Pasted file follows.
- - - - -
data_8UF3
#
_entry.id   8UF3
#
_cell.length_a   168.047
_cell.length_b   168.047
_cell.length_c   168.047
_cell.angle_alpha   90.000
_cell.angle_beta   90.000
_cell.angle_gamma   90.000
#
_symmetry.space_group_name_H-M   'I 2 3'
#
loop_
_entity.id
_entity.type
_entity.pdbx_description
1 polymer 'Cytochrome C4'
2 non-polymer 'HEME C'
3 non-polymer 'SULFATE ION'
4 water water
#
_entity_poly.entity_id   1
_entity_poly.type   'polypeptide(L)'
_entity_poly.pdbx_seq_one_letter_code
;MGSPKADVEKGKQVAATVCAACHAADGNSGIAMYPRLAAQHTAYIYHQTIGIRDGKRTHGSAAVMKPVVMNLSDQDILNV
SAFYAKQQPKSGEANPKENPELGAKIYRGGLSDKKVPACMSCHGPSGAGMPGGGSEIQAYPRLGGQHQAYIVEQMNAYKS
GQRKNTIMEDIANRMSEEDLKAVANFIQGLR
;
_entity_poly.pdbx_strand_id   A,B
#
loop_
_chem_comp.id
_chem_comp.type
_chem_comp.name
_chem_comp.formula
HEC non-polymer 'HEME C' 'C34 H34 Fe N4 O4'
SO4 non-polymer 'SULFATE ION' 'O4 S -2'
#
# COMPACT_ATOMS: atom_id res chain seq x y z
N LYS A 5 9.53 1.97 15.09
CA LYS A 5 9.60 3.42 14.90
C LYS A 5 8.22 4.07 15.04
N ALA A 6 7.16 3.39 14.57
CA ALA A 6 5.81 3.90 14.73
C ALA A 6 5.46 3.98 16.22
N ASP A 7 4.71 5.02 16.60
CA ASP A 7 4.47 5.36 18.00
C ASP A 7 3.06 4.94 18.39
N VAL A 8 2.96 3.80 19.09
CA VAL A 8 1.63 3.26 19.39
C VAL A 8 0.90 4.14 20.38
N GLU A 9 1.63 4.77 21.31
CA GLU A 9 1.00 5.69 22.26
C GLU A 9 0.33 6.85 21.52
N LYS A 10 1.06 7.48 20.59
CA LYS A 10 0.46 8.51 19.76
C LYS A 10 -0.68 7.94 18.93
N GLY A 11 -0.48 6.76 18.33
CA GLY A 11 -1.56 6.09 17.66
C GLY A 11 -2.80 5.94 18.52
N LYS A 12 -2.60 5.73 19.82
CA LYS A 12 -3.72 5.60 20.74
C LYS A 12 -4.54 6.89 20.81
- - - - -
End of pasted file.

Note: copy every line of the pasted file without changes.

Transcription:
data_8UF3
#
_entry.id   8UF3
#
_cell.length_a   168.047
_cell.length_b   168.047
_cell.length_c   168.047
_cell.angle_alpha   90.000
_cell.angle_beta   90.000
_cell.angle_gamma   90.000
#
_symmetry.space_group_name_H-M   'I 2 3'
#
loop_
_entity.id
_entity.type
_entity.pdbx_description
1 polymer 'Cytochrome C4'
2 non-polymer 'HEME C'
3 non-polymer 'SULFATE ION'
4 water water
#
_entity_poly.entity_id   1
_entity_poly.type   'polypeptide(L)'
_entity_poly.pdbx_seq_one_letter_code
;MGSPKADVEKGKQVAATVCAACHAADGNSGIAMYPRLAAQHTAYIYHQTIGIRDGKRTHGSAAVMKPVVMNLSDQDILNV
SAFYAKQQPKSGEANPKENPELGAKIYRGGLSDKKVPACMSCHGPSGAGMPGGGSEIQAYPRLGGQHQAYIVEQMNAYKS
GQRKNTIMEDIANRMSEEDLKAVANFIQGLR
;
_entity_poly.pdbx_strand_id   A,B
#
loop_
_chem_comp.id
_chem_comp.type
_chem_comp.name
_chem_comp.formula
HEC non-polymer 'HEME C' 'C34 H34 Fe N4 O4'
SO4 non-polymer 'SULFATE ION' 'O4 S -2'
#
# COMPACT_ATOMS: atom_id res chain seq x y z
N LYS A 5 9.53 1.97 15.09
CA LYS A 5 9.60 3.42 14.90
C LYS A 5 8.22 4.07 15.04
N ALA A 6 7.16 3.39 14.57
CA ALA A 6 5.81 3.90 14.73
C ALA A 6 5.46 3.98 16.22
N ASP A 7 4.71 5.02 16.60
CA ASP A 7 4.47 5.36 18.00
C ASP A 7 3.06 4.94 18.39
N VAL A 8 2.96 3.80 19.09
CA VAL A 8 1.63 3.26 19.39
C VAL A 8 0.90 4.14 20.38
N GLU A 9 1.63 4.77 21.31
CA GLU A 9 1.00 5.69 22.26
C GLU A 9 0.33 6.85 21.52
N LYS A 10 1.06 7.48 20.59
CA LYS A 10 0.46 8.51 19.76
C LYS A 10 -0.68 7.94 18.93
N GLY A 11 -0.48 6.76 18.33
CA GLY A 11 -1.56 6.09 17.66
C GLY A 11 -2.80 5.94 18.52
N LYS A 12 -2.60 5.73 19.82
CA LYS A 12 -3.72 5.60 20.74
C LYS A 12 -4.54 6.89 20.81